Feb 262013

Following on from last week’s post about the dangers of giving too much, I thought it might be useful to cover broadly the same ground again but with a more positive twist. For me, finding the right balance between giving and taking is important in itself but it’s also part of a bigger quest to find out who I really am. I used to be a rock, an earth-mother, the big, strong, capable one who could always be relied on. While there is nothing intrinsically wrong with that, as it became more and more apparent to me that nobody could be relied on to return the favour in my hour of need, I began to feel not only resentful but scared and lonely.

What has helped me enormously is to realise: you can’t please everybody, so just be yourself. This is easy to say and may sound rather trite but, when you really think about it, you can’t deny that whatever you choose to do or not do, there’s a chance someone won’t like it. If you let other people’s opinions guide your every decision, you’ll spend your life walking a tightrope and almost certainly feeling restricted and unfulfilled. I don’t know about you but I’ve made some essential, life-changing decisions based on what I believed people thought, without even checking with them to see if I was right. It was an unconscious process but it resulted in my becoming so confused and frustrated that I slumped into a depression that lasted many years.

It doesn’t matter what other people think! Now, I wouldn’t say that to everybody but, since you’re reading this, my guess is you care a great deal about what other people think and you’ll never turn into a selfish bulldozer. Of course it’s important to be polite, considerate and reliable, but this does NOT mean you have to subordinate your needs, wants and dreams to everyone else’s on a constant basis. Live your own life, plough your own furrow. Those who criticise will probably do so whatever you do, so you’ve got nothing to lose. And you stand to gain the life you want.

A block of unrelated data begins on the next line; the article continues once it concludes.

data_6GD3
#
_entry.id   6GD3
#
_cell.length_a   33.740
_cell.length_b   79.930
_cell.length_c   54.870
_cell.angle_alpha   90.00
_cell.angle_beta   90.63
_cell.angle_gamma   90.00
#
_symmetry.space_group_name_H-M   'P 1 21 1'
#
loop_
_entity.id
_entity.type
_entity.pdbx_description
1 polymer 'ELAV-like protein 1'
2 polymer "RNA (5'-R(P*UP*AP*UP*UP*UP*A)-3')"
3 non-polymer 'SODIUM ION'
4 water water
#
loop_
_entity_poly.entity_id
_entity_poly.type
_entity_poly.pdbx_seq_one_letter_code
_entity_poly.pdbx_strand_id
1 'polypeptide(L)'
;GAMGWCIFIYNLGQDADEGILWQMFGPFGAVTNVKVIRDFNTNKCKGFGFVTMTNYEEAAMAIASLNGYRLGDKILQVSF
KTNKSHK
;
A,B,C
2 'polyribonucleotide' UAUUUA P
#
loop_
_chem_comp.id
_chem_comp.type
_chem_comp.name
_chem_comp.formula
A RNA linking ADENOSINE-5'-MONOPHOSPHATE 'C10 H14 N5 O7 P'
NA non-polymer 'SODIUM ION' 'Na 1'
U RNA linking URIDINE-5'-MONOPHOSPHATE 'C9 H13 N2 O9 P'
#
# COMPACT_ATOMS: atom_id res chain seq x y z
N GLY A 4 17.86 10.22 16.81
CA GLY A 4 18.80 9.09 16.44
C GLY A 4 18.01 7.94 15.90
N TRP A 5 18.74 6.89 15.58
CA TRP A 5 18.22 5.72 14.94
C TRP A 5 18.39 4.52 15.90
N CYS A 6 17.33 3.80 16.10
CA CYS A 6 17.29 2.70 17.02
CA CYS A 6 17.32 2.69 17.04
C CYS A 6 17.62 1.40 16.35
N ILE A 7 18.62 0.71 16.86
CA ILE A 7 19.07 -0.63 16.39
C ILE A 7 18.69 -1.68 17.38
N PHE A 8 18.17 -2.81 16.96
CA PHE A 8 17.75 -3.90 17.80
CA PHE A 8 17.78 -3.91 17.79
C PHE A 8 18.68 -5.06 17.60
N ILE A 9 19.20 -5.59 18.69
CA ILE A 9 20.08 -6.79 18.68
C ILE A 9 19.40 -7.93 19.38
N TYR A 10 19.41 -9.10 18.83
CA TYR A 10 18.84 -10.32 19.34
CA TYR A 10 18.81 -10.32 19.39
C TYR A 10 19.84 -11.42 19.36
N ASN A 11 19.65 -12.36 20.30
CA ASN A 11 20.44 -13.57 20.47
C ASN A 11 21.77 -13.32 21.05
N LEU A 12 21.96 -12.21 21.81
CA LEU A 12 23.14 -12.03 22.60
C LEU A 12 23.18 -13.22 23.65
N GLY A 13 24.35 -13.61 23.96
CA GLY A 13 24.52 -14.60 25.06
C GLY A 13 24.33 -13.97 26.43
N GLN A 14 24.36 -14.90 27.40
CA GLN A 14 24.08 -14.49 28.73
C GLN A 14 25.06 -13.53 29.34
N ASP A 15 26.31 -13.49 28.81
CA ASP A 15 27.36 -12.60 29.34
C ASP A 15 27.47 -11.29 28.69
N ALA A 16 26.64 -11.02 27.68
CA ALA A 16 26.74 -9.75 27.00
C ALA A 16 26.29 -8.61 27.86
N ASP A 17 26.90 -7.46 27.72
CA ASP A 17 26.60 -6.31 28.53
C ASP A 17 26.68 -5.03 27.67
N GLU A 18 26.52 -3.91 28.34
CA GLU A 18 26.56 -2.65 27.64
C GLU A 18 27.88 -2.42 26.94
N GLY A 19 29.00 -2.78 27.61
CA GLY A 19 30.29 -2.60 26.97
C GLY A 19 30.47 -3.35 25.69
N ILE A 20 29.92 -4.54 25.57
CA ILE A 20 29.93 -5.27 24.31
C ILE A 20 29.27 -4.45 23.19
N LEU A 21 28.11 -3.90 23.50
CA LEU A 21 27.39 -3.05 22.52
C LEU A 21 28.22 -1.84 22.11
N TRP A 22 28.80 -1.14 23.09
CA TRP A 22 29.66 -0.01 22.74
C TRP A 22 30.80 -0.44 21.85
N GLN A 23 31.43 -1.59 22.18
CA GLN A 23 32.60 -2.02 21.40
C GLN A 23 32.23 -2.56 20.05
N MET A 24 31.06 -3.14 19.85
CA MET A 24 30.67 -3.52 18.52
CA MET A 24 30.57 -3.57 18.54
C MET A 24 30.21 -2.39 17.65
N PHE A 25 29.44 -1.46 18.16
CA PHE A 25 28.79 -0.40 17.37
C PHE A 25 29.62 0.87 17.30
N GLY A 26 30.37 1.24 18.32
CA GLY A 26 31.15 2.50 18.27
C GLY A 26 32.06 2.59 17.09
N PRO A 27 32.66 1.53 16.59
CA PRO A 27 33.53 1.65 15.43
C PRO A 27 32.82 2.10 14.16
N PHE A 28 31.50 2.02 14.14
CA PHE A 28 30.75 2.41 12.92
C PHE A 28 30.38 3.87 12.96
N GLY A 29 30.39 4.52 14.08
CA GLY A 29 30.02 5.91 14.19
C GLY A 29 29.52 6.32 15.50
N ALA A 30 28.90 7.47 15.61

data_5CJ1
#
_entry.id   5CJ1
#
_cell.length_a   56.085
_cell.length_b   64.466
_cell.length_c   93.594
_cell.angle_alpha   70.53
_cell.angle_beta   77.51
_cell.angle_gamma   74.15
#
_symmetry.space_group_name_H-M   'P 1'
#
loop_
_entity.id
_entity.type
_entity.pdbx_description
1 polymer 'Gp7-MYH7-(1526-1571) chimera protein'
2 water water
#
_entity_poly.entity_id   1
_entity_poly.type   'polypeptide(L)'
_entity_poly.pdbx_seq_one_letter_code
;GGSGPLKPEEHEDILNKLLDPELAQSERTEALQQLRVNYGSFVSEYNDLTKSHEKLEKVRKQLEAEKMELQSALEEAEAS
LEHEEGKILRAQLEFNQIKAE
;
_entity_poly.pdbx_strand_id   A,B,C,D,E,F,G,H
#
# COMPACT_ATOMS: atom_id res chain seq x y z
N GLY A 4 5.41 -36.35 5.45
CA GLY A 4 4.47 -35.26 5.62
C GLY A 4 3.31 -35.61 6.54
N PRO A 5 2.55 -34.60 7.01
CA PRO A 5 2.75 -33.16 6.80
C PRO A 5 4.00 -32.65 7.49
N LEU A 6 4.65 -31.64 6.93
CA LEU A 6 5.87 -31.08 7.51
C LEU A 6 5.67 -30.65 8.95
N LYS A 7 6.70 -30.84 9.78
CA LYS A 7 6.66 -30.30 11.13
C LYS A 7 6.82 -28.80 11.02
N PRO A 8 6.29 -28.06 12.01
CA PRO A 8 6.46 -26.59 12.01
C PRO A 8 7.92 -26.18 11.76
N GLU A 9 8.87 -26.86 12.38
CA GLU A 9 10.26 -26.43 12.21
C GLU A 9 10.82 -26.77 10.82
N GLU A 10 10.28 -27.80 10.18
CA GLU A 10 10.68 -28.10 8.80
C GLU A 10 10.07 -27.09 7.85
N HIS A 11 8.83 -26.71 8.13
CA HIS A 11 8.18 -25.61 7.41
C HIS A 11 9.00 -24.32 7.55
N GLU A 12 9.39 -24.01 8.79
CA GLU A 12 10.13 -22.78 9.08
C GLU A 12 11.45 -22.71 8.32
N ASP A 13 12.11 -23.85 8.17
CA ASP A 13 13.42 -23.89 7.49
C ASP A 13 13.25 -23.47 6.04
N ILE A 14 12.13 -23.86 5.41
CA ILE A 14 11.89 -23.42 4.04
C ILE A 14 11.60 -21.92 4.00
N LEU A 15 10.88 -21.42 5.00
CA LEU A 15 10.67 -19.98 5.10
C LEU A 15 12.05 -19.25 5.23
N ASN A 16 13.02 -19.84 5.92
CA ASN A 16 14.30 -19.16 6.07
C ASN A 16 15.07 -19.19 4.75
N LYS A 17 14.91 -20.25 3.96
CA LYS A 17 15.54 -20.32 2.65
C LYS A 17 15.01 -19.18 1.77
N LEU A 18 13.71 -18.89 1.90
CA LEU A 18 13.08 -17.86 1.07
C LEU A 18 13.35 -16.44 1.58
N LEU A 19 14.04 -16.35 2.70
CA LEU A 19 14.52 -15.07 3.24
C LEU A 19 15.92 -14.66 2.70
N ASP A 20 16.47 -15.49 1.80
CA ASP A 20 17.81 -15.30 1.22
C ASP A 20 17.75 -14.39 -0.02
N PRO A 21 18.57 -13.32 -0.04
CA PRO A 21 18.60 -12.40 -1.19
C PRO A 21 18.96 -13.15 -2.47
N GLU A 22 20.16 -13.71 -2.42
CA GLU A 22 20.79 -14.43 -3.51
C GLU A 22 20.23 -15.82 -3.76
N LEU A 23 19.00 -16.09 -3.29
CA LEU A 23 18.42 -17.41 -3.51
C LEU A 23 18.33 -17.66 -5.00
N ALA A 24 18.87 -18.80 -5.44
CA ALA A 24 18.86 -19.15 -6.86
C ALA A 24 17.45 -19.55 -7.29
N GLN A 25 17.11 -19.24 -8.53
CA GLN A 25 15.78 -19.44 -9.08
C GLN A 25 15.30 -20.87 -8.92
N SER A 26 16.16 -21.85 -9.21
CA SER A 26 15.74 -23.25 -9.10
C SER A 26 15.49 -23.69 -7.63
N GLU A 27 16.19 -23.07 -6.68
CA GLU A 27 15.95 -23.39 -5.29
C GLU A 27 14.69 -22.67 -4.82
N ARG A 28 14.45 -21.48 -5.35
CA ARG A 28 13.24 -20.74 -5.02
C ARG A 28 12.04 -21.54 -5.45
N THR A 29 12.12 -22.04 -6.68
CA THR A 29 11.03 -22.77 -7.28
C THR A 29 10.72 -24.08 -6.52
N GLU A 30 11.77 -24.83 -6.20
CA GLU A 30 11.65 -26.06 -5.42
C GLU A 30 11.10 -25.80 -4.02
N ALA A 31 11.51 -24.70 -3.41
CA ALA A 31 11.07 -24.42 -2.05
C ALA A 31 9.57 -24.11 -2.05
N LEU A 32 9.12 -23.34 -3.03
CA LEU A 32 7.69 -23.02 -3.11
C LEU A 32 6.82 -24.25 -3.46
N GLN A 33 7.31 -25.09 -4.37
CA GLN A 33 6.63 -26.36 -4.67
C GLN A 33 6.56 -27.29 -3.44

I’m still working on this but it’s been so liberating to understand that I can put myself first sometimes and the sky is not going to fall. I don’t need other people’s approval. Making my own decisions, doing and saying and being what I want to do and say and be without being crippled by shame afterwards is an absolute joy! And the strange thing is, nobody is treating me any differently from how they did before. Could it be they haven’t noticed how profoundly my life has changed? I suspect they see only that I’m much happier and lighter than I used to be.

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  2 Responses to “Give yourself priority”

  1. As a big fan of the film Fried Green Tomatoes at the Whistlestop Cafe, I totally agree with what you say here. Learning to give yourself priority is the best thing not only for you, the doormat, but also for the people around you. A fulfilled you is a happy you and also a better wife/friend/whatever. Towanda!

    • You’re so right, Towanda! I love that film too. Feel-good at the time but also inspiring to see a woman emancipating herself and blossoming as a result.

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